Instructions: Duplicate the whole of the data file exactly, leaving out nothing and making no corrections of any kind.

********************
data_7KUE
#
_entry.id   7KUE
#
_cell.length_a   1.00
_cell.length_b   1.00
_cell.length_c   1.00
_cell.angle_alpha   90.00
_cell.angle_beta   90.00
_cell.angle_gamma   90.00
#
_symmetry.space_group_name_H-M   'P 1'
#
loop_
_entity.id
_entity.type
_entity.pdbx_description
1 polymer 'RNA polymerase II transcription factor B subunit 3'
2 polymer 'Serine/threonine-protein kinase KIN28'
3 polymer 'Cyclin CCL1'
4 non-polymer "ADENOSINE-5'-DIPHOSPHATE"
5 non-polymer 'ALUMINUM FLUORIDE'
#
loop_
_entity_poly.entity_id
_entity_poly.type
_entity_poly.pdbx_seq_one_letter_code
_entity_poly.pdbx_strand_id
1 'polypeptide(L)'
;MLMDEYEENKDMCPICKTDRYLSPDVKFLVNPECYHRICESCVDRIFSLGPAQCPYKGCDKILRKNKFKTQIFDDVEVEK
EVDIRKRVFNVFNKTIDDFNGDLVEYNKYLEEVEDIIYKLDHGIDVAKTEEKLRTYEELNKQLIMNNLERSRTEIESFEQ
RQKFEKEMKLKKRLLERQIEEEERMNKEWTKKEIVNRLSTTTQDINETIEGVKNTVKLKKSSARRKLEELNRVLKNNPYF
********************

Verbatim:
data_7KUE
#
_entry.id   7KUE
#
_cell.length_a   1.00
_cell.length_b   1.00
_cell.length_c   1.00
_cell.angle_alpha   90.00
_cell.angle_beta   90.00
_cell.angle_gamma   90.00
#
_symmetry.space_group_name_H-M   'P 1'
#
loop_
_entity.id
_entity.type
_entity.pdbx_description
1 polymer 'RNA polymerase II transcription factor B subunit 3'
2 polymer 'Serine/threonine-protein kinase KIN28'
3 polymer 'Cyclin CCL1'
4 non-polymer "ADENOSINE-5'-DIPHOSPHATE"
5 non-polymer 'ALUMINUM FLUORIDE'
#
loop_
_entity_poly.entity_id
_entity_poly.type
_entity_poly.pdbx_seq_one_letter_code
_entity_poly.pdbx_strand_id
1 'polypeptide(L)'
;MLMDEYEENKDMCPICKTDRYLSPDVKFLVNPECYHRICESCVDRIFSLGPAQCPYKGCDKILRKNKFKTQIFDDVEVEK
EVDIRKRVFNVFNKTIDDFNGDLVEYNKYLEEVEDIIYKLDHGIDVAKTEEKLRTYEELNKQLIMNNLERSRTEIESFEQ
RQKFEKEMKLKKRLLERQIEEEERMNKEWTKKEIVNRLSTTTQDINETIEGVKNTVKLKKSSARRKLEELNRVLKNNPYF